NDP Leader Jagmeet Singh says his government would more than double the disaster mitigation funds provided to communities.
He made the announcement in Gatineau, Que., which has suffered severe flooding and tornadoes in the last few years.
Following a string of natural disasters across the country, the Liberals committed $2 billion over 10 years to help communities. That money in the Disaster Mitigation and Adaptation Fund is used to match the funding of municipalities and provinces.
Under the Liberal plan, local governments must come up with half the cost and only infrastructure projects with a price tag of more than $20 million qualify.
Singh says the NDP would boost that funding to $4.5 billion over four years and lower the threshold to get projects approved, but still ask local governments to provide half the funding.
The money is to help communities respond to extreme weather events, Singh said. But it's also intended to help them get ahead of the damage caused by climate change by adapting their infrastructure to, for example, withstand or divert floods, he said.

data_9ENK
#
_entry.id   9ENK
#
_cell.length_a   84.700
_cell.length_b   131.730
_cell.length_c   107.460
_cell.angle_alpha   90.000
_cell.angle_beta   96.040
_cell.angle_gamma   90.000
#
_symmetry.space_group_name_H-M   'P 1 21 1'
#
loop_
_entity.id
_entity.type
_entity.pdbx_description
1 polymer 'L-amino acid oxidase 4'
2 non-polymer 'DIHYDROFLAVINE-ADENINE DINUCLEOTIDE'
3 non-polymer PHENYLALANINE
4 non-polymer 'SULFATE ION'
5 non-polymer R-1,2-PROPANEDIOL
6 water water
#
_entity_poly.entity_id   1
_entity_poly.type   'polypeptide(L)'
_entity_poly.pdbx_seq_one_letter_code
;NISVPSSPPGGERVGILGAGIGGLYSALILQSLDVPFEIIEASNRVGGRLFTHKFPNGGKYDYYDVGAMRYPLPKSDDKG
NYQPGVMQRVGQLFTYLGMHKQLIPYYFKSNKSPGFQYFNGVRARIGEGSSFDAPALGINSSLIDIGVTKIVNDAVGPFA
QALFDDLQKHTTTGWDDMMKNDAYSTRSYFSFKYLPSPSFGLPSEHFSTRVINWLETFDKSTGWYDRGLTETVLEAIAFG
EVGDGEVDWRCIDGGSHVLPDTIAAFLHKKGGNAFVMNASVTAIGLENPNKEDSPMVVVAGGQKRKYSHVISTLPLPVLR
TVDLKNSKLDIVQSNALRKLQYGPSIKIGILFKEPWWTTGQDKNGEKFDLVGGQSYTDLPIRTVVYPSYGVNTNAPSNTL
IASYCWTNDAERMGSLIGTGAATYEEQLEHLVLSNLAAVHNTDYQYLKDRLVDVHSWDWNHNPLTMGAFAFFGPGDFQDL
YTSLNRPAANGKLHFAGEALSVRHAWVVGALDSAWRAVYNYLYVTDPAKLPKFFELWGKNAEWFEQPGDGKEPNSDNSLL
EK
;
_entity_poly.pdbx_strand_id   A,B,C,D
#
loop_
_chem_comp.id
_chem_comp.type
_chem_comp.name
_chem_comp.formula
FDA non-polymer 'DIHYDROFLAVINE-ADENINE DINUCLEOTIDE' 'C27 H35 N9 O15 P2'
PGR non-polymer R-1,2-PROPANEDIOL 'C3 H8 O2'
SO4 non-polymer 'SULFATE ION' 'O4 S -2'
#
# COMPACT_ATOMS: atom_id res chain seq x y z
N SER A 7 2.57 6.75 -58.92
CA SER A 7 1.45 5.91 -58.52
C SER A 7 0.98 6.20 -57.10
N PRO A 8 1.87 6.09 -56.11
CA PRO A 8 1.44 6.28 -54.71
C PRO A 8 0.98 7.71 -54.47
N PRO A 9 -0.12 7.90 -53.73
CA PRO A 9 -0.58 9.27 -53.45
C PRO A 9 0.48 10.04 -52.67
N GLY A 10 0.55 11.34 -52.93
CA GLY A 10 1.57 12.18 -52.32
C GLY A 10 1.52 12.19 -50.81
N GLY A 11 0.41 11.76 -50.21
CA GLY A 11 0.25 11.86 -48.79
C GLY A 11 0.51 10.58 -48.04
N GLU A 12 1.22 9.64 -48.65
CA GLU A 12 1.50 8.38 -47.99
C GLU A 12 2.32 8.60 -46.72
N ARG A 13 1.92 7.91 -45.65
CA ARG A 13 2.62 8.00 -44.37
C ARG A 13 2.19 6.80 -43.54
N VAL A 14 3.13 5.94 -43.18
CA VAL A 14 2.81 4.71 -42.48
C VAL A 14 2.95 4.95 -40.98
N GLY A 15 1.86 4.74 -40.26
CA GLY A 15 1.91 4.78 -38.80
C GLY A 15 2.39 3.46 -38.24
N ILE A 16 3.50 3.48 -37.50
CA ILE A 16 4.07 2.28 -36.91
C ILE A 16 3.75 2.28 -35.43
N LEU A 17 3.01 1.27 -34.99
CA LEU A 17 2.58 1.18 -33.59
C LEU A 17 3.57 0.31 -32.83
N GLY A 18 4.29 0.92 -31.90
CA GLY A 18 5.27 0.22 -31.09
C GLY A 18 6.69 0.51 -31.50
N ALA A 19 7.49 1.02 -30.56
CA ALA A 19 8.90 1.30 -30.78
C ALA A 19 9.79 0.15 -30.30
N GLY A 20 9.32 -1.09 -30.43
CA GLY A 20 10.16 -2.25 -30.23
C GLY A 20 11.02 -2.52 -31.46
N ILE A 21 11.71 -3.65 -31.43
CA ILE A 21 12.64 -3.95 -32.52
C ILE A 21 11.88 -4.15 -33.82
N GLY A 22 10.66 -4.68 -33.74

"What we've seen for too long is there's a disaster, and then there's a response," he told reporters.
"And instead of responding after the case, what we're proposing is if we give investments to municipalities right now, they can put in place the infrastructure to avoid this from happening."
Singh said the NDP is also prepared to work with the provinces and municipalities to address the fears and concerns of homeowners on floodplains.
That initiative would fall under the NDP's wider environmental plan, which would commit $15 billion to lower emissions and protect the environment.